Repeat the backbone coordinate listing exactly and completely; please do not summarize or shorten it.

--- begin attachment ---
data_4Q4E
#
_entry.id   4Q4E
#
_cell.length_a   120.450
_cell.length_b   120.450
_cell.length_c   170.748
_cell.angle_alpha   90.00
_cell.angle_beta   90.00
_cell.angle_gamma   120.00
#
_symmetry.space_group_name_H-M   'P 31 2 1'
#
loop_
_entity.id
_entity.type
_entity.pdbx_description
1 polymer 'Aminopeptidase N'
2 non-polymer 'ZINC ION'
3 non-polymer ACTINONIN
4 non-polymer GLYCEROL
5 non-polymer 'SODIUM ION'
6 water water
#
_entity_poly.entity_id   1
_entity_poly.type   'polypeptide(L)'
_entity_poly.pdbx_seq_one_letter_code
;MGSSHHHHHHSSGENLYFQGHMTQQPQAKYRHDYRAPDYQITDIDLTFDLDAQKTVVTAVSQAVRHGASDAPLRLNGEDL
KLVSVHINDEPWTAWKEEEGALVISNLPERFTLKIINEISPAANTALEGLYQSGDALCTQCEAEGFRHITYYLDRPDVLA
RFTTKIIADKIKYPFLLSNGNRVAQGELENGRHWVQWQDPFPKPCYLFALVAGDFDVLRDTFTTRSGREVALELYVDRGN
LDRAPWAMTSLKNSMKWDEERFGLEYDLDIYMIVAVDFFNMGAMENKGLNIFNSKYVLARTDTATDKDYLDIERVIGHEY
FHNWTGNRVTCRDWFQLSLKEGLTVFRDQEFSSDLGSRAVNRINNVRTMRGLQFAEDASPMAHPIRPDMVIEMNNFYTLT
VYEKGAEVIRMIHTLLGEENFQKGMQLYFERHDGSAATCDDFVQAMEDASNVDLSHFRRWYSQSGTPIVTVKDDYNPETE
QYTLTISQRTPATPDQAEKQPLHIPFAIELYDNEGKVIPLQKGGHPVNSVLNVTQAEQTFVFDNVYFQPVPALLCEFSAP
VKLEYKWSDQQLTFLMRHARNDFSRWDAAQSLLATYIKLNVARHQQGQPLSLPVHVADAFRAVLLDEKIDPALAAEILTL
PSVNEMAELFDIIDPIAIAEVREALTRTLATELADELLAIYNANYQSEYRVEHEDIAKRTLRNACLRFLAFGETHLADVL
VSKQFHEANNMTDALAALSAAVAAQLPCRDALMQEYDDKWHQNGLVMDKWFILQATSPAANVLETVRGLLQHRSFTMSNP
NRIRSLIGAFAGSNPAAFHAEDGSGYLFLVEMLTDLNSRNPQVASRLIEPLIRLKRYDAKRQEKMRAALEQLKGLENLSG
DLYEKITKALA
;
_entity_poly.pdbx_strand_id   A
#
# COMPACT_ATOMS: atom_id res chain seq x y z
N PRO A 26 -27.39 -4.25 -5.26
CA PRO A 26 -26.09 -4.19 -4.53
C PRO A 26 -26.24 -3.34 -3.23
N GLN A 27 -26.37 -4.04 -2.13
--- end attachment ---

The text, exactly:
data_4Q4E
#
_entry.id   4Q4E
#
_cell.length_a   120.450
_cell.length_b   120.450
_cell.length_c   170.748
_cell.angle_alpha   90.00
_cell.angle_beta   90.00
_cell.angle_gamma   120.00
#
_symmetry.space_group_name_H-M   'P 31 2 1'
#
loop_
_entity.id
_entity.type
_entity.pdbx_description
1 polymer 'Aminopeptidase N'
2 non-polymer 'ZINC ION'
3 non-polymer ACTINONIN
4 non-polymer GLYCEROL
5 non-polymer 'SODIUM ION'
6 water water
#
_entity_poly.entity_id   1
_entity_poly.type   'polypeptide(L)'
_entity_poly.pdbx_seq_one_letter_code
;MGSSHHHHHHSSGENLYFQGHMTQQPQAKYRHDYRAPDYQITDIDLTFDLDAQKTVVTAVSQAVRHGASDAPLRLNGEDL
KLVSVHINDEPWTAWKEEEGALVISNLPERFTLKIINEISPAANTALEGLYQSGDALCTQCEAEGFRHITYYLDRPDVLA
RFTTKIIADKIKYPFLLSNGNRVAQGELENGRHWVQWQDPFPKPCYLFALVAGDFDVLRDTFTTRSGREVALELYVDRGN
LDRAPWAMTSLKNSMKWDEERFGLEYDLDIYMIVAVDFFNMGAMENKGLNIFNSKYVLARTDTATDKDYLDIERVIGHEY
FHNWTGNRVTCRDWFQLSLKEGLTVFRDQEFSSDLGSRAVNRINNVRTMRGLQFAEDASPMAHPIRPDMVIEMNNFYTLT
VYEKGAEVIRMIHTLLGEENFQKGMQLYFERHDGSAATCDDFVQAMEDASNVDLSHFRRWYSQSGTPIVTVKDDYNPETE
QYTLTISQRTPATPDQAEKQPLHIPFAIELYDNEGKVIPLQKGGHPVNSVLNVTQAEQTFVFDNVYFQPVPALLCEFSAP
VKLEYKWSDQQLTFLMRHARNDFSRWDAAQSLLATYIKLNVARHQQGQPLSLPVHVADAFRAVLLDEKIDPALAAEILTL
PSVNEMAELFDIIDPIAIAEVREALTRTLATELADELLAIYNANYQSEYRVEHEDIAKRTLRNACLRFLAFGETHLADVL
VSKQFHEANNMTDALAALSAAVAAQLPCRDALMQEYDDKWHQNGLVMDKWFILQATSPAANVLETVRGLLQHRSFTMSNP
NRIRSLIGAFAGSNPAAFHAEDGSGYLFLVEMLTDLNSRNPQVASRLIEPLIRLKRYDAKRQEKMRAALEQLKGLENLSG
DLYEKITKALA
;
_entity_poly.pdbx_strand_id   A
#
# COMPACT_ATOMS: atom_id res chain seq x y z
N PRO A 26 -27.39 -4.25 -5.26
CA PRO A 26 -26.09 -4.19 -4.53
C PRO A 26 -26.24 -3.34 -3.23
N GLN A 27 -26.37 -4.04 -2.13